When I was a child, I loved family trips to the Arboretum in Arcadia, close to our home in the Los Angeles suburb of Glendora.  We also spent time at other arboretums and botanical gardens in the area; it was something my mother loved.  When I mentioned to my father that Brett and I were going to Mendocino for our anniversary, he asked if we had been to the botanical gardens there on one of our previous trips.  We had not.  He highly recommended it; adding that my mother had particularly enjoyed it there.   So, of course, we had to go.

From the road, the botanical garden looks small -- not any larger than a garden nursery.  But, the gardens fan out from the road becoming wide and stretching half a mile to the edge of the bluffs.

There were beds of perennials for me to admire; and statues for Brett to enjoy

We walked through a forest of pines, across a multitude of bridges, and through beautiful gates.  Wouldn't a gate like this be beautiful in my garden?  Brett asked me to take pictures of its construction so he can talk to our artist friend, Tom, about building one for us.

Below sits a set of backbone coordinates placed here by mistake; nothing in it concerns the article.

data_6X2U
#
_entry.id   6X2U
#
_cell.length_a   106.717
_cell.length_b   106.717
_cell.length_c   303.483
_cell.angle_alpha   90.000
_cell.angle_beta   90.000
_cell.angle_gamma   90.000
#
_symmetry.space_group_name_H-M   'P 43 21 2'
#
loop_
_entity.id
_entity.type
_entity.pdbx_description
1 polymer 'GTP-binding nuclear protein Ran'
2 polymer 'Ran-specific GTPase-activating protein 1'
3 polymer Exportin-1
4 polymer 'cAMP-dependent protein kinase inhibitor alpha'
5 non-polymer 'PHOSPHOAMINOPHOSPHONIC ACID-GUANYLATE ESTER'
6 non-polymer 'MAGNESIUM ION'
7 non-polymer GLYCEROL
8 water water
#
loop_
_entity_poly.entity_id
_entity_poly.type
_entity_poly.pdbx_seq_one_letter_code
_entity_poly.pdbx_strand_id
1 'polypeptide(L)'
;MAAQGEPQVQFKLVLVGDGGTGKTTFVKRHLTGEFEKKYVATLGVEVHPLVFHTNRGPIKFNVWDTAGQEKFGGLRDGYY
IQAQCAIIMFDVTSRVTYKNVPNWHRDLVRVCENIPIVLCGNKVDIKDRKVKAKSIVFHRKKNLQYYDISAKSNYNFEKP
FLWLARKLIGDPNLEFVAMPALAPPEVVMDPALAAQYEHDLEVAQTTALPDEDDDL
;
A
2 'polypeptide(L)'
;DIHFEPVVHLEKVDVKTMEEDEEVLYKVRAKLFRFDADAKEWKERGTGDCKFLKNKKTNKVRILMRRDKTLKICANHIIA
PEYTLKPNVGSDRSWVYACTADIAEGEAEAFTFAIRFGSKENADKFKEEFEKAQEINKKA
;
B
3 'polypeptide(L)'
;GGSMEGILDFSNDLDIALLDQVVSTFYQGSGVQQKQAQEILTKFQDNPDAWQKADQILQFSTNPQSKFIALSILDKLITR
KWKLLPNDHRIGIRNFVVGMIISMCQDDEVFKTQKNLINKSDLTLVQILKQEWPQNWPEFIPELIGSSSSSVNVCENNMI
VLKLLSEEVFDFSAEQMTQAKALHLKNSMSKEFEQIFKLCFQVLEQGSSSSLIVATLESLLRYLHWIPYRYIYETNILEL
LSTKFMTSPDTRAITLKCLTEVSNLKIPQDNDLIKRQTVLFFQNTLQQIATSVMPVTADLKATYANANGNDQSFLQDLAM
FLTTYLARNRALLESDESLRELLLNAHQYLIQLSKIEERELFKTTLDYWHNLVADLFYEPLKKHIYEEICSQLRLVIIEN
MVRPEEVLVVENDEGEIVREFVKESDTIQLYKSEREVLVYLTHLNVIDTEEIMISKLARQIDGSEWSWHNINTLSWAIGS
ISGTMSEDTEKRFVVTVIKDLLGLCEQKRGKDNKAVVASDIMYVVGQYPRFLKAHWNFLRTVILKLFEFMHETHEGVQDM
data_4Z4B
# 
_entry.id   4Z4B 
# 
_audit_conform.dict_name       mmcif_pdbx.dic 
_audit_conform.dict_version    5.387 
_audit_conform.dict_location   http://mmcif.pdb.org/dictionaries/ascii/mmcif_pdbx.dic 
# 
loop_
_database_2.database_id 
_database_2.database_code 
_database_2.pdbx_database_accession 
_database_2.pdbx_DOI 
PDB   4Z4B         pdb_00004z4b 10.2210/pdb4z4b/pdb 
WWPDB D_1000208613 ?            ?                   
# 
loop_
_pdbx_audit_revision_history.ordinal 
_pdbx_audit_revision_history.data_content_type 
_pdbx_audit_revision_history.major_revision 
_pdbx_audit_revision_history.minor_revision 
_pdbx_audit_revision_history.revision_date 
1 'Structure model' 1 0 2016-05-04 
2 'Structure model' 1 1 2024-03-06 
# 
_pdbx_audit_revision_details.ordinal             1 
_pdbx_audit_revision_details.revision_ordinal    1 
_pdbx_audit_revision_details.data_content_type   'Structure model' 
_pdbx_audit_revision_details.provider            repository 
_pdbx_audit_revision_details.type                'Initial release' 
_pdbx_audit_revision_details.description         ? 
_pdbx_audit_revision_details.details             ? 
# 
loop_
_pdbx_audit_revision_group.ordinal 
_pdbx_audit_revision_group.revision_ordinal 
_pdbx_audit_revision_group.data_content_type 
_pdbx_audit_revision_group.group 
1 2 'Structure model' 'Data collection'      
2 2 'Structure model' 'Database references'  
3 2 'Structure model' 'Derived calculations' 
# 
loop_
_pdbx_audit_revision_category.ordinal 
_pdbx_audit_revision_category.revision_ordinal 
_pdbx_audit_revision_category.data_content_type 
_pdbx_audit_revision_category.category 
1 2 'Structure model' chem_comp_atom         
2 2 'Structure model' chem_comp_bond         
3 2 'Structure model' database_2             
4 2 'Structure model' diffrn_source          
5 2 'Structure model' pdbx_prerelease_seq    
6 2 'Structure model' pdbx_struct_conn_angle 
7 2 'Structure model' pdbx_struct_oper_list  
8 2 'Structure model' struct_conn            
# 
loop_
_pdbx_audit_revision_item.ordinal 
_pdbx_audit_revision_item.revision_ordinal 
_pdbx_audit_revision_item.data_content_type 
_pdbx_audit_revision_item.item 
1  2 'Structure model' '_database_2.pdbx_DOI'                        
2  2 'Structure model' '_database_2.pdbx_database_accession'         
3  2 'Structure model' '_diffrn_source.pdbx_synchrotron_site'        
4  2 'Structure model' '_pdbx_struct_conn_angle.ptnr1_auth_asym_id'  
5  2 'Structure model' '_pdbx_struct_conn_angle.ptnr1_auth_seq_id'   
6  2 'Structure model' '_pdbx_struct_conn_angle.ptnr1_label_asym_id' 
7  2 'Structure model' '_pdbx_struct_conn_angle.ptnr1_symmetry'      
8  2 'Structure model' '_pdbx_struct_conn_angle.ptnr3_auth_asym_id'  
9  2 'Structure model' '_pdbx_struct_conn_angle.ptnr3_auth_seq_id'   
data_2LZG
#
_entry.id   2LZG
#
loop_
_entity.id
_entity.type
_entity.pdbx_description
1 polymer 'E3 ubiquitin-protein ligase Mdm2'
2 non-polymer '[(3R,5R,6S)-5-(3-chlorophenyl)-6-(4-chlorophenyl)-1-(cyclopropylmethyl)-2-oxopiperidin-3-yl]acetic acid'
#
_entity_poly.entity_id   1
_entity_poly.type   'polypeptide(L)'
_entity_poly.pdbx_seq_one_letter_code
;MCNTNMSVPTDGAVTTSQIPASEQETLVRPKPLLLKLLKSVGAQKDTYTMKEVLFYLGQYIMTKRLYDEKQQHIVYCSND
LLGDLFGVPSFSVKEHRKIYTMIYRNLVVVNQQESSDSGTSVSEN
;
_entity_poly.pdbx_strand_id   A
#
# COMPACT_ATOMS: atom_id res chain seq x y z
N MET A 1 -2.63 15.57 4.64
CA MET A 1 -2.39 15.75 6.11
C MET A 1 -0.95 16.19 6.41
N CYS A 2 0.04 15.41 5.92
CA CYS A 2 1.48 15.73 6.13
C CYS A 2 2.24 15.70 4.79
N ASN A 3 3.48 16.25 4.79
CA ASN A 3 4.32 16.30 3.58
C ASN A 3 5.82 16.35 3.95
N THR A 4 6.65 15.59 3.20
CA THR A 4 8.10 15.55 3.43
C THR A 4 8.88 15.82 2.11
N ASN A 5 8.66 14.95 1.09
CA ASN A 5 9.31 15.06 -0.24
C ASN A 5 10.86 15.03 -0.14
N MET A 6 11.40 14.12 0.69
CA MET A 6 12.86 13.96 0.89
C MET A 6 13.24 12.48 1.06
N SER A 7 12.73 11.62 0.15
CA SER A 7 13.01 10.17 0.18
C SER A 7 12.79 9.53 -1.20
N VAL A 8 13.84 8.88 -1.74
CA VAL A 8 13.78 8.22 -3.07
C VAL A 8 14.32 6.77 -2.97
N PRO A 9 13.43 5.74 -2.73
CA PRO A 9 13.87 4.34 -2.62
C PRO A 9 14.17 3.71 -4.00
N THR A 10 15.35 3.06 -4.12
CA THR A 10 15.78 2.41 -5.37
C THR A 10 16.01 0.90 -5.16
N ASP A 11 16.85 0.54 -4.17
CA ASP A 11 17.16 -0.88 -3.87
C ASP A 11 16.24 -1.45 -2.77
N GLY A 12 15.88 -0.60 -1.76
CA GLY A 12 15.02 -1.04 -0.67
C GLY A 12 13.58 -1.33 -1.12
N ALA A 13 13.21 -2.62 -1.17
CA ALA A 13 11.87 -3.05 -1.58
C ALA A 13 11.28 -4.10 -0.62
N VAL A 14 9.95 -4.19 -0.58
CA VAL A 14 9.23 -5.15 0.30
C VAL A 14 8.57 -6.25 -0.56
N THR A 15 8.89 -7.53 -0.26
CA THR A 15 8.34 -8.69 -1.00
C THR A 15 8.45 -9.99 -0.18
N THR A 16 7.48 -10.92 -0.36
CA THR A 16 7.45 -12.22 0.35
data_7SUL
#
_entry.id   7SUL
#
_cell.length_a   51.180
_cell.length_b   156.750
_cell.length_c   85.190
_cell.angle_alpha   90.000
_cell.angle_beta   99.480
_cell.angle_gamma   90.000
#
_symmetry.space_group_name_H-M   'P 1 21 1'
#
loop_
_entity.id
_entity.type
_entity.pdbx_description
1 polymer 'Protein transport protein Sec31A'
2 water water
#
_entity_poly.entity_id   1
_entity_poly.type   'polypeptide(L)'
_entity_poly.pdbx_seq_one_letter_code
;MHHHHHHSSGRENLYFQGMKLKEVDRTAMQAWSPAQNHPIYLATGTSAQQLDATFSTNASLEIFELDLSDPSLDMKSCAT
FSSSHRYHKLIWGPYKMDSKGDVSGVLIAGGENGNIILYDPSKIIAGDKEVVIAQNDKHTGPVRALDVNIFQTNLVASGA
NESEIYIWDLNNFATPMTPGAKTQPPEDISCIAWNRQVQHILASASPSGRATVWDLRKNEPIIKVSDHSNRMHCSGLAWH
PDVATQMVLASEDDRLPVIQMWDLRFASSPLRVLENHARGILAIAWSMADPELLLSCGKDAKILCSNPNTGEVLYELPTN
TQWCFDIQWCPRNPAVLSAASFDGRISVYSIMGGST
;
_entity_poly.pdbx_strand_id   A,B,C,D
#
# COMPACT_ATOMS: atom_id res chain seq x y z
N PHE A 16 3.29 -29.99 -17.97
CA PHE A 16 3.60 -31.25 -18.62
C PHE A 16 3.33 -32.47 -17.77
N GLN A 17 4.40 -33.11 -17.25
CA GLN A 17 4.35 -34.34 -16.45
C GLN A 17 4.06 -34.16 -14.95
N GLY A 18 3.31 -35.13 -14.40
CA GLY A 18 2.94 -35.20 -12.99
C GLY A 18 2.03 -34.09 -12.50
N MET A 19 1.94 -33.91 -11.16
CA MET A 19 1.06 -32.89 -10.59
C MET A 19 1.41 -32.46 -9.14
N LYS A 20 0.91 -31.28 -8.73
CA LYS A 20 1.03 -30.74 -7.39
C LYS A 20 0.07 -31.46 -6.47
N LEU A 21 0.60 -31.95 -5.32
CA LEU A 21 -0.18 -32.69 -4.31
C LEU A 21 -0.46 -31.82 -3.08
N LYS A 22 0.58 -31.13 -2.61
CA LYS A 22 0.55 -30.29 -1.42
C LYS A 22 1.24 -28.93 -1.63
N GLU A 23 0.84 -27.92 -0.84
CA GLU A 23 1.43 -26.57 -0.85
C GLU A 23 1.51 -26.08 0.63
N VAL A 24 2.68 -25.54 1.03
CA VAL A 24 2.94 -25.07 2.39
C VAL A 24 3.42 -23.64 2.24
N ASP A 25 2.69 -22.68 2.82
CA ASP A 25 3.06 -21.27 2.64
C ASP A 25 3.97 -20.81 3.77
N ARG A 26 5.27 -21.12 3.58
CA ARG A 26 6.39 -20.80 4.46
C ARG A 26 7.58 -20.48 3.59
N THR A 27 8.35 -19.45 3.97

The view from the bluff was beautiful and we could see homes perched along the coast.  Talk about a view!

One had a stairway to ... no where.  Seriously, it just ends halfway down the bluff and hovers above the rocks.  You could not get a boat, or a kayak in there safely -- and even if you did, there is no way to reach the stairs.  We were there at high tide and the gap was still to large.

After our visit at the gardens, we headed to the harbor for fish and chips.

We spent the remainder of our stay exploring more beaches, bluffs and driving further north, along the coast.  We ate and ate, and then ate some more.  Mendocino has wonderful restaurants.  We even managed to do a little Christmas shopping in the village.  As we drove home Sunday afternoon, we agreed that the trip was a complete success and one of our very favorite anniversaries.